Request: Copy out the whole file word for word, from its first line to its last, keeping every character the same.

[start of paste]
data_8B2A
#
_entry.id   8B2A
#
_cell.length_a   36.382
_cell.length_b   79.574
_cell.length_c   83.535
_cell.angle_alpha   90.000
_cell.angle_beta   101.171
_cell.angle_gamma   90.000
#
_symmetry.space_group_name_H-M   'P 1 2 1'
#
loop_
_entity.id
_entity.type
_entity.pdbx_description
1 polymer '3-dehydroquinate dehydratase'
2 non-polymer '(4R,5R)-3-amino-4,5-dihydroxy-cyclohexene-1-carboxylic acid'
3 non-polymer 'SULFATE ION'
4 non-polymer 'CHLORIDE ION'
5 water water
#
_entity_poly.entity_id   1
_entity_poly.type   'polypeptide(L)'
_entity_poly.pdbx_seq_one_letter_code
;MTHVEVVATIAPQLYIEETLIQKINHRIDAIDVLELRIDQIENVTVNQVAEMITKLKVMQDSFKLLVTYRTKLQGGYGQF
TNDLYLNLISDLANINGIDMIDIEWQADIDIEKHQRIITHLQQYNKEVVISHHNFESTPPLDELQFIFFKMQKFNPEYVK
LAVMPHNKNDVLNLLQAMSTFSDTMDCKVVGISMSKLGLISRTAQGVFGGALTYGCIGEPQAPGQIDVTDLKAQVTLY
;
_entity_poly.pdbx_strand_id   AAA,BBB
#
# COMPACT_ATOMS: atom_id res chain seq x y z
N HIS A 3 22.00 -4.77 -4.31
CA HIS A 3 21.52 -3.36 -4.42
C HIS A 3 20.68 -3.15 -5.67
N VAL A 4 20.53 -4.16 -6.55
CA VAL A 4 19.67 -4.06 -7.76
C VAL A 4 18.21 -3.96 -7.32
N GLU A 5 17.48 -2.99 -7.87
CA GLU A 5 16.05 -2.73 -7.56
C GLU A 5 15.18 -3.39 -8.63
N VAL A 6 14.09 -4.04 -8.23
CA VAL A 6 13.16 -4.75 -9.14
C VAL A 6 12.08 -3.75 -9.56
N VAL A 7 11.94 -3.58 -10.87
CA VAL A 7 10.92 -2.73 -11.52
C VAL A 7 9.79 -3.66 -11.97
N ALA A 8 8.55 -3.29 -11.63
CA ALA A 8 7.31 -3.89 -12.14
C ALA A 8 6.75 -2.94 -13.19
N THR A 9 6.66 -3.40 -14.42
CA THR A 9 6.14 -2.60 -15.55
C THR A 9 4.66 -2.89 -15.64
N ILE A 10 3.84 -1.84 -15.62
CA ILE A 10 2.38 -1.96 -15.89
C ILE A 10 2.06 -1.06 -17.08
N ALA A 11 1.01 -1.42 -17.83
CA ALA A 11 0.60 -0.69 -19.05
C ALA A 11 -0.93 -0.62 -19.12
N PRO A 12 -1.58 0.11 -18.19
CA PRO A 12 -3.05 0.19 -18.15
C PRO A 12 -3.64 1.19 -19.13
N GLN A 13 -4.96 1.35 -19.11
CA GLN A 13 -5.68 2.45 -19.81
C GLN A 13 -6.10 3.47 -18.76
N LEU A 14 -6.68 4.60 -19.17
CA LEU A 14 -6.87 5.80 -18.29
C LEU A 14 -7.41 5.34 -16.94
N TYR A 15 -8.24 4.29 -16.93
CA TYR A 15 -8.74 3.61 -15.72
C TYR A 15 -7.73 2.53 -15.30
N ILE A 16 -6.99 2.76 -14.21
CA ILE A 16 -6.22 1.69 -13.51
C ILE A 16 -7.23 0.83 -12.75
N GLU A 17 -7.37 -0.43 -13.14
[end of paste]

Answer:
data_8B2A
#
_entry.id   8B2A
#
_cell.length_a   36.382
_cell.length_b   79.574
_cell.length_c   83.535
_cell.angle_alpha   90.000
_cell.angle_beta   101.171
_cell.angle_gamma   90.000
#
_symmetry.space_group_name_H-M   'P 1 2 1'
#
loop_
_entity.id
_entity.type
_entity.pdbx_description
1 polymer '3-dehydroquinate dehydratase'
2 non-polymer '(4R,5R)-3-amino-4,5-dihydroxy-cyclohexene-1-carboxylic acid'
3 non-polymer 'SULFATE ION'
4 non-polymer 'CHLORIDE ION'
5 water water
#
_entity_poly.entity_id   1
_entity_poly.type   'polypeptide(L)'
_entity_poly.pdbx_seq_one_letter_code
;MTHVEVVATIAPQLYIEETLIQKINHRIDAIDVLELRIDQIENVTVNQVAEMITKLKVMQDSFKLLVTYRTKLQGGYGQF
TNDLYLNLISDLANINGIDMIDIEWQADIDIEKHQRIITHLQQYNKEVVISHHNFESTPPLDELQFIFFKMQKFNPEYVK
LAVMPHNKNDVLNLLQAMSTFSDTMDCKVVGISMSKLGLISRTAQGVFGGALTYGCIGEPQAPGQIDVTDLKAQVTLY
;
_entity_poly.pdbx_strand_id   AAA,BBB
#
# COMPACT_ATOMS: atom_id res chain seq x y z
N HIS A 3 22.00 -4.77 -4.31
CA HIS A 3 21.52 -3.36 -4.42
C HIS A 3 20.68 -3.15 -5.67
N VAL A 4 20.53 -4.16 -6.55
CA VAL A 4 19.67 -4.06 -7.76
C VAL A 4 18.21 -3.96 -7.32
N GLU A 5 17.48 -2.99 -7.87
CA GLU A 5 16.05 -2.73 -7.56
C GLU A 5 15.18 -3.39 -8.63
N VAL A 6 14.09 -4.04 -8.23
CA VAL A 6 13.16 -4.75 -9.14
C VAL A 6 12.08 -3.75 -9.56
N VAL A 7 11.94 -3.58 -10.87
CA VAL A 7 10.92 -2.73 -11.52
C VAL A 7 9.79 -3.66 -11.97
N ALA A 8 8.55 -3.29 -11.63
CA ALA A 8 7.31 -3.89 -12.14
C ALA A 8 6.75 -2.94 -13.19
N THR A 9 6.66 -3.40 -14.42
CA THR A 9 6.14 -2.60 -15.55
C THR A 9 4.66 -2.89 -15.64
N ILE A 10 3.84 -1.84 -15.62
CA ILE A 10 2.38 -1.96 -15.89
C ILE A 10 2.06 -1.06 -17.08
N ALA A 11 1.01 -1.42 -17.83
CA ALA A 11 0.60 -0.69 -19.05
C ALA A 11 -0.93 -0.62 -19.12
N PRO A 12 -1.58 0.11 -18.19
CA PRO A 12 -3.05 0.19 -18.15
C PRO A 12 -3.64 1.19 -19.13
N GLN A 13 -4.96 1.35 -19.11
CA GLN A 13 -5.68 2.45 -19.81
C GLN A 13 -6.10 3.47 -18.76
N LEU A 14 -6.68 4.60 -19.17
CA LEU A 14 -6.87 5.80 -18.29
C LEU A 14 -7.41 5.34 -16.94
N TYR A 15 -8.24 4.29 -16.93
CA TYR A 15 -8.74 3.61 -15.72
C TYR A 15 -7.73 2.53 -15.30
N ILE A 16 -6.99 2.76 -14.21
CA ILE A 16 -6.22 1.69 -13.51
C ILE A 16 -7.23 0.83 -12.75
N GLU A 17 -7.37 -0.43 -13.14